Old Pete Viper

This shaggy tale was posted on the groaners listserv.

Old Pete Viper was a good ol’ boy. And how he loved that country music! When he heard fiddles wailing, he couldn’t hardly keep from tappin’ his shoes, hummin’ and slappin’ his thigh. And if’n the ladies were around, he just plain had to ask one of ’em to dance. If there weren’t no female women around, a broom would do.

Trouble was, when Pete had a snort too many, his enthusiasm clean ran away with him. When them fiddles wailed, he wanted to be in the middle of a whole room of high-steppers.

An’ he wanted all of ’em to be as sauced up as he was! After all, ain’t all the Lord’s children got rhythm? That’s what he was thinkin.’ leastways when he was experiencing his semi-weekly thought. An’ his semi-weekly thoughts definitly warn’t on popalation control. Pete couldn’t spell popalation no ways, though he prob’ly knew one when he saw it.

Well, ol’ Pete had imbibed his usual few too many, and was walking ‘crost the parkin’ lot of Auntie Belinda’s Bootie Basher Club, when the sweet tones of cat gut an’ horsehair came a-waftin’ from the side door, wrapped in a not inconsidable amount of cigarette smoke an’ crowd chitter-chatter.

Had it been Friday night, this tale might not of been told. But was it Friday? Nope, ’twas just of a Thursday! In other words, ‘twarn’t payday yet an’ ol’ Pete had to keep a sharp grip on the buckskin fringe of his weather-beaten libido. Friday night “raslin’ was one thing, but durin’ the week, the town Sheriff and head biddy in these parts, Miss Manners, was a mite less tolerant of them what celebrated in an overly “fragrant” manner.

Well, Petey V. was weavin’ down a row packed jus’ solid with Ford 150’s of ever’ style, color and random indentation. As he got closer to Auntie Belinda’s, the music got more intense, an’ our ol’ boy’s pulse rate got to thumpin’ faster than a rabbit’s foot in a’ earthquake. Thinkin’ or not thinkin’ Pete was ticked. He didn’t have the six bits’ price of admission to Auntie Belinda’s.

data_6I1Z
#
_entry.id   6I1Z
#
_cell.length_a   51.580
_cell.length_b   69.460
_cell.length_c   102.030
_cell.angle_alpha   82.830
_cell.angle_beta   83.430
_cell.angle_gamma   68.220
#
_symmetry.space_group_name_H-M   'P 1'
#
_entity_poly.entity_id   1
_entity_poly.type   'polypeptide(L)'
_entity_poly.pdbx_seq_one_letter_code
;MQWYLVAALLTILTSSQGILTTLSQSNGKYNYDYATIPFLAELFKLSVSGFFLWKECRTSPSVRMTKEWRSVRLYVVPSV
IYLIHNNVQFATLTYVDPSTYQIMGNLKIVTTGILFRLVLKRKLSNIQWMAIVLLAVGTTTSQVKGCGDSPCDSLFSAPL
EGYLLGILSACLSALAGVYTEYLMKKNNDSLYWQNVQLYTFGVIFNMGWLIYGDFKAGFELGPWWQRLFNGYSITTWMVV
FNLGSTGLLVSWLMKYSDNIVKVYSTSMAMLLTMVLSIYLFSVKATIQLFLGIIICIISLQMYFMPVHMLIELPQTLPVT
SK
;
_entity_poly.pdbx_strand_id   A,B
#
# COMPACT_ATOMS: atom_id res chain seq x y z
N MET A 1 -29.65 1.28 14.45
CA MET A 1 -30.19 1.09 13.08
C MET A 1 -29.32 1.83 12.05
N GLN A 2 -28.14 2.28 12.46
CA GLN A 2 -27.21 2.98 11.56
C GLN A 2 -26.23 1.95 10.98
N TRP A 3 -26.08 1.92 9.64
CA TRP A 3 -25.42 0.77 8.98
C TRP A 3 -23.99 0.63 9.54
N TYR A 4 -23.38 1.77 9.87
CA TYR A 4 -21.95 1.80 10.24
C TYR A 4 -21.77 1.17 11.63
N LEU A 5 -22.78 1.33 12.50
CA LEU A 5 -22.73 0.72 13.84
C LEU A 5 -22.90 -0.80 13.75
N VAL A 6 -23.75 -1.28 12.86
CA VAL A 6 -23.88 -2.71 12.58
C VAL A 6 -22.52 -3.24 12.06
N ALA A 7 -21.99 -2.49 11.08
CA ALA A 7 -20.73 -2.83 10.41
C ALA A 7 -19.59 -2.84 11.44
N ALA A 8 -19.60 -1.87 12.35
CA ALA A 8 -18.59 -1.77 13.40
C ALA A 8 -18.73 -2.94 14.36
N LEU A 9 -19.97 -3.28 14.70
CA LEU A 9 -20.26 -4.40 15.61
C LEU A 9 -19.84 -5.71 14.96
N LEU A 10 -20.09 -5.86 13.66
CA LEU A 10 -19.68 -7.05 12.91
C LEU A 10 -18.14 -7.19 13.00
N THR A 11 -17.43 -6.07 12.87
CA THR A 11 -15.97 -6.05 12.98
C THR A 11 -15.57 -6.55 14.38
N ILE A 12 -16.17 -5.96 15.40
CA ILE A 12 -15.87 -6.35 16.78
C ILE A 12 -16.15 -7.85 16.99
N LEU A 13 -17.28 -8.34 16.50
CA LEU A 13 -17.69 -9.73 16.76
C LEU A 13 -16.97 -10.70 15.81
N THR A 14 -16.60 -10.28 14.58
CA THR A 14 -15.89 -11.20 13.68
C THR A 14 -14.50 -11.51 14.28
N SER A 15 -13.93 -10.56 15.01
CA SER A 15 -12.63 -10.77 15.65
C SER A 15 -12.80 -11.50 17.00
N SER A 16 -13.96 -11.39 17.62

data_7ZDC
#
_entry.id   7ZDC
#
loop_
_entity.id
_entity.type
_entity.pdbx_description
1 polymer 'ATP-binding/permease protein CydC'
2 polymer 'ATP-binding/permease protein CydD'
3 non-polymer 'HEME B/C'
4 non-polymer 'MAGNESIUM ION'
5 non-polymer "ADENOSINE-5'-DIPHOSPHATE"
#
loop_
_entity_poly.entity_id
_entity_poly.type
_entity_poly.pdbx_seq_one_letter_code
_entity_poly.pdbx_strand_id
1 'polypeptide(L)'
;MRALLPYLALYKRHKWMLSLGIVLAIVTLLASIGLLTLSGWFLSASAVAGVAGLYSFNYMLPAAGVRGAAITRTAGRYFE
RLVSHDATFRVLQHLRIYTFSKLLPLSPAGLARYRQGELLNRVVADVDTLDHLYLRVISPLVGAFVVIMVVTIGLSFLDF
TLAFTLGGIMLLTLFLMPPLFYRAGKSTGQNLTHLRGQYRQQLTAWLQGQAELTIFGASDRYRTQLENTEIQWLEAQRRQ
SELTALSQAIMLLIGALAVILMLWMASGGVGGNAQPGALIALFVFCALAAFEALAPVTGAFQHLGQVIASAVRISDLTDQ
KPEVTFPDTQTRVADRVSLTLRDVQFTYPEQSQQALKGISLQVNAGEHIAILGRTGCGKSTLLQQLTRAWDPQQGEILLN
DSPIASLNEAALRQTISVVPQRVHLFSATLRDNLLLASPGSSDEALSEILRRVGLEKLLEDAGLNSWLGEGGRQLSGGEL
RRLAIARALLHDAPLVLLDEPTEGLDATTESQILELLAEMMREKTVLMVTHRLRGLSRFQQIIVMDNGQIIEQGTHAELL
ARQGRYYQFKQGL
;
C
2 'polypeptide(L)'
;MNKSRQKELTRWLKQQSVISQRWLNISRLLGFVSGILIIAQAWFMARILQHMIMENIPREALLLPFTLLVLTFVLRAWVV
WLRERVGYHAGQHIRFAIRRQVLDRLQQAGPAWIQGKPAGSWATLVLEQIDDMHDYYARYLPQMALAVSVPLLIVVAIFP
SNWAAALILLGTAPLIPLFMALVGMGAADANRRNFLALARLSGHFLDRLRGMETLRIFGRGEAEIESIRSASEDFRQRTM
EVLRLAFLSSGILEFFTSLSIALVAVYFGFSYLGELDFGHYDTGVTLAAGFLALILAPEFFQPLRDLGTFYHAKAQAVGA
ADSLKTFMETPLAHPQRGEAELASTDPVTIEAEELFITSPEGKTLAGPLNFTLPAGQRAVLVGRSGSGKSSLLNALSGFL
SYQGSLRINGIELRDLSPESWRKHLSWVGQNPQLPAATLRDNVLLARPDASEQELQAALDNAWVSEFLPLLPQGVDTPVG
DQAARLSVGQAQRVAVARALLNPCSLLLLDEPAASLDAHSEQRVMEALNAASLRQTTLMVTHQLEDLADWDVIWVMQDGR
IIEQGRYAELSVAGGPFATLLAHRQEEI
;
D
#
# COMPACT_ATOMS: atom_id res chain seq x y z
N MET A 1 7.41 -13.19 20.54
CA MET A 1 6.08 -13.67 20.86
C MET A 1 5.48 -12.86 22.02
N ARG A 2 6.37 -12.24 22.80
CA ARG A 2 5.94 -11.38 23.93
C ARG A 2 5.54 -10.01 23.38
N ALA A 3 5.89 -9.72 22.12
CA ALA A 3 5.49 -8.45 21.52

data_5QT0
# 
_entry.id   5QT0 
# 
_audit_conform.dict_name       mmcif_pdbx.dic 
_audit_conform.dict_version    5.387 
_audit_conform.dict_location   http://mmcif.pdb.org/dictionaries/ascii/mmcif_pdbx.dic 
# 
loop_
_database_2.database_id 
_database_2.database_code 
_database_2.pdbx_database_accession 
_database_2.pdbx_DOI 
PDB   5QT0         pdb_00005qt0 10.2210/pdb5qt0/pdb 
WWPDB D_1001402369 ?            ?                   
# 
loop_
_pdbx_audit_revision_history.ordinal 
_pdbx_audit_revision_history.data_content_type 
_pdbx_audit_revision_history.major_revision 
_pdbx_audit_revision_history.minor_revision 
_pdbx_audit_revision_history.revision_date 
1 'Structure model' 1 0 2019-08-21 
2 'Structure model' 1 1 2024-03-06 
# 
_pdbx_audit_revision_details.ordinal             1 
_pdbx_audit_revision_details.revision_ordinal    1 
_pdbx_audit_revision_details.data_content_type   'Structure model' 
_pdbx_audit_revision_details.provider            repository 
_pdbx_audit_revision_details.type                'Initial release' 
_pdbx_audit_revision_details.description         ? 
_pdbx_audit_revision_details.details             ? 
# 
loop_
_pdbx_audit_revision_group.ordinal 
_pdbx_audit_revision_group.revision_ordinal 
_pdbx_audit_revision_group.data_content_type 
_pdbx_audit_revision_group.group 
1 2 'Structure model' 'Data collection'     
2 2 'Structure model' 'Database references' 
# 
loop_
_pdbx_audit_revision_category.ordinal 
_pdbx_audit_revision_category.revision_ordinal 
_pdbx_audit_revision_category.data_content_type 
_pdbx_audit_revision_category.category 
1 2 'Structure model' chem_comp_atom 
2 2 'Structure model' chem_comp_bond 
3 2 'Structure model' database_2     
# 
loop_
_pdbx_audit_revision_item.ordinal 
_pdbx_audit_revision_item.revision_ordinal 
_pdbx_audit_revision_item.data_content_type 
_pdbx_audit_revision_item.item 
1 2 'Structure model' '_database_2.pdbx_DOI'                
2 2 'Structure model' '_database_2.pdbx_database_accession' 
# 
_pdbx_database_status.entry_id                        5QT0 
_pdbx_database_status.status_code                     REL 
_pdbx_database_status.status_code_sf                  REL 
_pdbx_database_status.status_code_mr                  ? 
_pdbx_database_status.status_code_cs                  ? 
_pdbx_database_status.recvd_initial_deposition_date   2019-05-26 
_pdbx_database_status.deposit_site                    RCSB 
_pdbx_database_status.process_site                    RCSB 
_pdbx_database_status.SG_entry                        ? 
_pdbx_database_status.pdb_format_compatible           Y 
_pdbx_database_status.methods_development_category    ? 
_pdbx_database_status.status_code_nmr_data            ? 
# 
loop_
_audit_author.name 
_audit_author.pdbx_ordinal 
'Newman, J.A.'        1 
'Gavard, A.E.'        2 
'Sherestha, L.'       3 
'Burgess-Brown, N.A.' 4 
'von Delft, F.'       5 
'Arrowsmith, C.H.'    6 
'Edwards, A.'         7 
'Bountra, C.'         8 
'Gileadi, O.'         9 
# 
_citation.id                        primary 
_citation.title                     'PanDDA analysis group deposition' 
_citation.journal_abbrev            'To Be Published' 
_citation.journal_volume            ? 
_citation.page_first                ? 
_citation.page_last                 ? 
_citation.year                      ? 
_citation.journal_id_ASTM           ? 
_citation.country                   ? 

That’s when he done it! Leaned right into Fowler McCutcheon’s yella 1959 Ford pickup an’ saw the screwdriver jammed in the hole where the key used’ta go. Howsomever, carried forward on the wings of that sweet, frenzied, purply-passionate music, ol’ Viper hopped in, cranked the Stanley screwdriver custom ignition, popped the clutch, an’ swerved around to face the front of Auntie B’s Bootie emporium.

You an’ me, we’d of paid mind to the squeal. Petey, he already paid out all the mind he had and wuz bankrupt. He jus’ thought it wuz Fowler’s tires. Trouble wuz, them tires wuz past bein’ bald as a baby’s beehind. They wuz real patriotic tires, showin’ some of that native Texas cotton. Fowler didn’t run no steel belted radicals. Hell, they woulda cost more than the truck and his shack! Nope, them tires wuz as silent as a mouse fart under a quilt.

But that wuz more than you could’a said for the Thompson triplets an’their lady-gals, who wuz reposin’ in the back of the truck in a downright serpentine sorta manner. Heavy breathin,’ snorts, giggles, an’ a not un-rhythmical an’ metallic back beat from a unknown source, all stopped jus’ dead as a doornail. To be replaced by squeals! Shreaks! I’m tellin’ ya, it wuz flat out tichous! That’s as opposed to syrup-tishious, of course, which the Thompson triplets an’ their lady-gals no longer wuz, no matter what the day of the week.

Them Thompson triplets wuz plumb danced out. ‘Course, that don’t rule out no otherwise strong feelin’s for them female gals, but strong warn’t ‘zactly what the Thompsons wuz feelin about then. Prob’ly more like horny, scared an’ nauseated, what from drinkin’ some of the local lightnin’ from Mason jars, $1.00 a quart from the truck parked behind the VFW and “Thank you for supportin’ local bidness.”

Petey, he weren’t exactly mediatating’ on all of this. Nope, Mrs. Viper’s boy was all action. His drivin’ leg tensed, that ol’ flathead six quivered and roared, an’ McCutcheon’s truck flat peeled cotton ‘crost the lot.

‘Course, exceptin’ Pete’s unwilling passengers, everyone thought the squeal wuz ve-hicular in nature. Them fuzzy rear tires hummed like hypertensive prairie dogs, but no one knew. Fletcher’s truck shot forward bearing its cargo of frustrated Thompsons an’ tipsy terpsichoreans,

Petey bein’ frontmost thereof, all a-headin’ for the doorway, not a six bits to be found on any of ’em or even all of ’em together.

First, a terrible crash, and then silence. You coulda’ heard a earthworm cough, had any been in attendance. I don’t believe none wuz, however.

An’ that’s the day when … Peter Viper wrecked a truck of pickled steppers.

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